Whitbread Award winner Boyd (Bamboo, 2007, etc.) employs thriller conventions to propel an intelligent, polished novel distinguished by full-bodied characterizations and understated social commentary.
In London for a job interview after years of living in America, climatologist Adam Kindred chats briefly with a stranger in an Italian restaurant, then notices the man has left behind a folder. Extracting a business card, he heads for a Sloane Avenue apartment house, where he finds Dr. Philip Wang with a knife in his side. Wang dies after asking Adam to remove the knife, and the noise of an opening window and someone stepping inside sets him fleeing. Adam’s reasons for not calling the police are fairly specious, but everything that follows is so compelling that readers won’t care. Now wanted for murder, Adam goes deep underground, first setting up camp near the river, then finding refuge with a prostitute in a public-housing estate. Tough but not all bad, Mhouse is one in a cast of sharply depicted characters that also includes Ingram Fryzer, ailing CEO of the pharmaceutical company where Wang worked, which is just about to launch a new drug for asthma; Jonjo, a former soldier turned contract killer; policewoman Rita Nashe and her father, a cantankerous aging hippie; and Alfredo Rilke, sinister head of an international firm with a stake in Fryzer’s company, which he intends to take over to reap the vast profits he foresees from the asthma drug. Boyd expertly juggles the action among these players to forward the nicely crafted plot, but the real interest lies in the way he expertly develops each individual character’s emotions and personal history. The wonderfully ambiguous ending shows justice served through savvy exploitation of Internet social networks, a shareholder meeting and the sensation-hungry modern media. But the real bad guys go unpunished, and Jonjo remains free to threaten Adam’s tentative happy ending.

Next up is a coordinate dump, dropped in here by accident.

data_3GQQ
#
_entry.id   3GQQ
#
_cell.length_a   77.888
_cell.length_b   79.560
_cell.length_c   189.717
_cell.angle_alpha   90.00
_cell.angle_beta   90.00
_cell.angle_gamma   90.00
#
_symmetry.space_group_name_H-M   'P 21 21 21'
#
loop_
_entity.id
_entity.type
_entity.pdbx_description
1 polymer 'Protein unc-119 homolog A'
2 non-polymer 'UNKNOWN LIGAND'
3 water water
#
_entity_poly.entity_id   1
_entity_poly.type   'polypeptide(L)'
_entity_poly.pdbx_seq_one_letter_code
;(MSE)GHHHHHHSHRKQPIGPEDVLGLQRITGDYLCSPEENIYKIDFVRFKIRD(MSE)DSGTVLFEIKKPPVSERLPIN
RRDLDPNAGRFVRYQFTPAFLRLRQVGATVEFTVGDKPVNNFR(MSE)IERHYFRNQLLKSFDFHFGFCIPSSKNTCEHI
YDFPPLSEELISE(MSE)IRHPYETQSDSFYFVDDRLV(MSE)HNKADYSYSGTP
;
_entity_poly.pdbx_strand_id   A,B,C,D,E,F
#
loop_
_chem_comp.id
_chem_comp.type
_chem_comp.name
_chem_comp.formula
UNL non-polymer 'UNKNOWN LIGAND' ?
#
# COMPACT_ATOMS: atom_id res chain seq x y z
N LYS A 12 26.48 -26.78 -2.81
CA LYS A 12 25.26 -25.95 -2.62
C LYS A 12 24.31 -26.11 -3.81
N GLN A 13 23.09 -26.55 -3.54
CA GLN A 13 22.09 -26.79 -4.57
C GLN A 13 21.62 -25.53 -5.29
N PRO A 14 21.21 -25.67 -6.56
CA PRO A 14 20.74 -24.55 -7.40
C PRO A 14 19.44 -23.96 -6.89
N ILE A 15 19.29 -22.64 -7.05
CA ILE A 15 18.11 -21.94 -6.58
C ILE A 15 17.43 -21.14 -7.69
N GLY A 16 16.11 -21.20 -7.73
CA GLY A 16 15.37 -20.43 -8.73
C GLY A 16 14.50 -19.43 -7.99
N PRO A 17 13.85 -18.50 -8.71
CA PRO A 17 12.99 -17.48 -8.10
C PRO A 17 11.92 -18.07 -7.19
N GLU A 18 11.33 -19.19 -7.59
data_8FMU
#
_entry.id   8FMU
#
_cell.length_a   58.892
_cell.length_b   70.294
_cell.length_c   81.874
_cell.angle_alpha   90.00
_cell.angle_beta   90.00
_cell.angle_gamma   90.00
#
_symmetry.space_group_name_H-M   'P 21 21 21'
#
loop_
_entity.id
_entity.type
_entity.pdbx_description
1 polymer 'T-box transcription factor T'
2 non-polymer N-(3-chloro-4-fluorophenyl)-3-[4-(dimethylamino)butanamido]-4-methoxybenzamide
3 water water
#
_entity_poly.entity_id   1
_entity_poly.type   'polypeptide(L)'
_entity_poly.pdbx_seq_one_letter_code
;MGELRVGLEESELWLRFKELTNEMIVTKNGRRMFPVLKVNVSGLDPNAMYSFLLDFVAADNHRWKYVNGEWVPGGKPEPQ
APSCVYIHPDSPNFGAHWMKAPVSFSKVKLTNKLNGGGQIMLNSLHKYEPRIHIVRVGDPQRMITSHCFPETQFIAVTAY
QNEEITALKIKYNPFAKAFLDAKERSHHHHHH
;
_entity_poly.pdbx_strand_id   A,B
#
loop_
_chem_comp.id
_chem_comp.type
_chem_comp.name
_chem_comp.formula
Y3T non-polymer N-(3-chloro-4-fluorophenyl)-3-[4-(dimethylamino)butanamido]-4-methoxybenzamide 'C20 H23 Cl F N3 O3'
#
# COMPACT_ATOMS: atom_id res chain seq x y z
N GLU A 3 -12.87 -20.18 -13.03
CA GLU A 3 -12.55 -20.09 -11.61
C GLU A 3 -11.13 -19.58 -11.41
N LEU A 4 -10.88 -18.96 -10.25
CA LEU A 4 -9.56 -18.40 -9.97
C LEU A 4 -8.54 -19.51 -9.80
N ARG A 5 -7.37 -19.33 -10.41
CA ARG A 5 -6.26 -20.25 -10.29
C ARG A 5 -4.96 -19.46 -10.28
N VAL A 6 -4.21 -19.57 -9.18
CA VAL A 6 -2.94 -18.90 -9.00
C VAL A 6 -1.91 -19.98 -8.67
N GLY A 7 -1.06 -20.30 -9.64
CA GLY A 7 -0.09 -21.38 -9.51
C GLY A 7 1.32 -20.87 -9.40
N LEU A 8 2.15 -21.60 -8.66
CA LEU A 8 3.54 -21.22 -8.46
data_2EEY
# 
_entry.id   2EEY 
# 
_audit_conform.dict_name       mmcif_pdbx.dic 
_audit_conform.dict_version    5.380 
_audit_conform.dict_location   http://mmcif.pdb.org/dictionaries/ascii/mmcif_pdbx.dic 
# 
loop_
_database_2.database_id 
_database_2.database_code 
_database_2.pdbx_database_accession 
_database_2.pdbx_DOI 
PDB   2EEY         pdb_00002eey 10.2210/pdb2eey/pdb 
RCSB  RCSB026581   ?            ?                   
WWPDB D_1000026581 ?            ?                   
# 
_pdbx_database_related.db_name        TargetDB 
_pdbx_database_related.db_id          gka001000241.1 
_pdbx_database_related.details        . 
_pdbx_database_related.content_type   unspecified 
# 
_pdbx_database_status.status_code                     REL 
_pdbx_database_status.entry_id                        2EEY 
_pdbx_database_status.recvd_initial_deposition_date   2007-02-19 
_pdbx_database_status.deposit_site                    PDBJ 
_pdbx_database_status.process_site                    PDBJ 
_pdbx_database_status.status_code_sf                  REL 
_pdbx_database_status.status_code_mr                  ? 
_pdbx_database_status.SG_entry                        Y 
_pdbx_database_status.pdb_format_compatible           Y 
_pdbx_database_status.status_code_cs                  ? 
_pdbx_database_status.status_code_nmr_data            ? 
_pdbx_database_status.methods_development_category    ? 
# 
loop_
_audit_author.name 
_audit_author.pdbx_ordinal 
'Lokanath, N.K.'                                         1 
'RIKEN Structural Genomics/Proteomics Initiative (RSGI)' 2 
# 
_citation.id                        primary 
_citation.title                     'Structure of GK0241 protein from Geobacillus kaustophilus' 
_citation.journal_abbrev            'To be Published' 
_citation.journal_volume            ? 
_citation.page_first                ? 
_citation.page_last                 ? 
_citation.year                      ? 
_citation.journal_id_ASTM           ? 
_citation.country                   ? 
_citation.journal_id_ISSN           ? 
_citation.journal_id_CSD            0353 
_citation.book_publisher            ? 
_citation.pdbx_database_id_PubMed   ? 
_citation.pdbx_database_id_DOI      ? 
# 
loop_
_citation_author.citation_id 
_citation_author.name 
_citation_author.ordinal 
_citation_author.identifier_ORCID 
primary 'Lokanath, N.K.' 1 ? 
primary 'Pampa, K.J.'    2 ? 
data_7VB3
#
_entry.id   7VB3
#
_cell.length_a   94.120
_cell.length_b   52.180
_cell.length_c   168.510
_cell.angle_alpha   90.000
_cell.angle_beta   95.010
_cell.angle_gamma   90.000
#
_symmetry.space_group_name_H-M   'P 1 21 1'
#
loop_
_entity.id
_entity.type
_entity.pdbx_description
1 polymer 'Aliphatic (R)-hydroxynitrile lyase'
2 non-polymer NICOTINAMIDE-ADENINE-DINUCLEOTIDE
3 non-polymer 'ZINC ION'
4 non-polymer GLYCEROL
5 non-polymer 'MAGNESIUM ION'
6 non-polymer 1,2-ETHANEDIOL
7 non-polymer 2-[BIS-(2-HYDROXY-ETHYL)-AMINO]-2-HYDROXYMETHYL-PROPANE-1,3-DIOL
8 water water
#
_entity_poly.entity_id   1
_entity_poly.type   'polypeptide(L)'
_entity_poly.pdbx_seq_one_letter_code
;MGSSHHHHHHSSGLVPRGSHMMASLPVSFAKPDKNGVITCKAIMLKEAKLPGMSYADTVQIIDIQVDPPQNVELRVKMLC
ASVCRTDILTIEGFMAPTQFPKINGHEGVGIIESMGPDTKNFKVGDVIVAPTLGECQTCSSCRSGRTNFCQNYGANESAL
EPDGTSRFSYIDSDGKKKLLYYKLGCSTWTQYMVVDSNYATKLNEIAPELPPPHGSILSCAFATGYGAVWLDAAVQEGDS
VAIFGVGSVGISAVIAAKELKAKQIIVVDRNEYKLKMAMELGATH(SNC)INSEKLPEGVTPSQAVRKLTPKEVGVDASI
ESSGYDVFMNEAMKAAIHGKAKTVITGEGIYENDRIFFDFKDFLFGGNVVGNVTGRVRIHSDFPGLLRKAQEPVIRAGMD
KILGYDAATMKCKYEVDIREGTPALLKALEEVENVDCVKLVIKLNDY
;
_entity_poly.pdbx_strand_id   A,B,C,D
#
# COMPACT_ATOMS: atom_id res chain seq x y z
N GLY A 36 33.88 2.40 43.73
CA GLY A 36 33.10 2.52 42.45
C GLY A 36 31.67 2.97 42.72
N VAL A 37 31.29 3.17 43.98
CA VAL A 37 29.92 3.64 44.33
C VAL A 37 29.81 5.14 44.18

Fine entertainment, and even finer as a thoughtful exploration of the intersections of different people in a modern metropolis.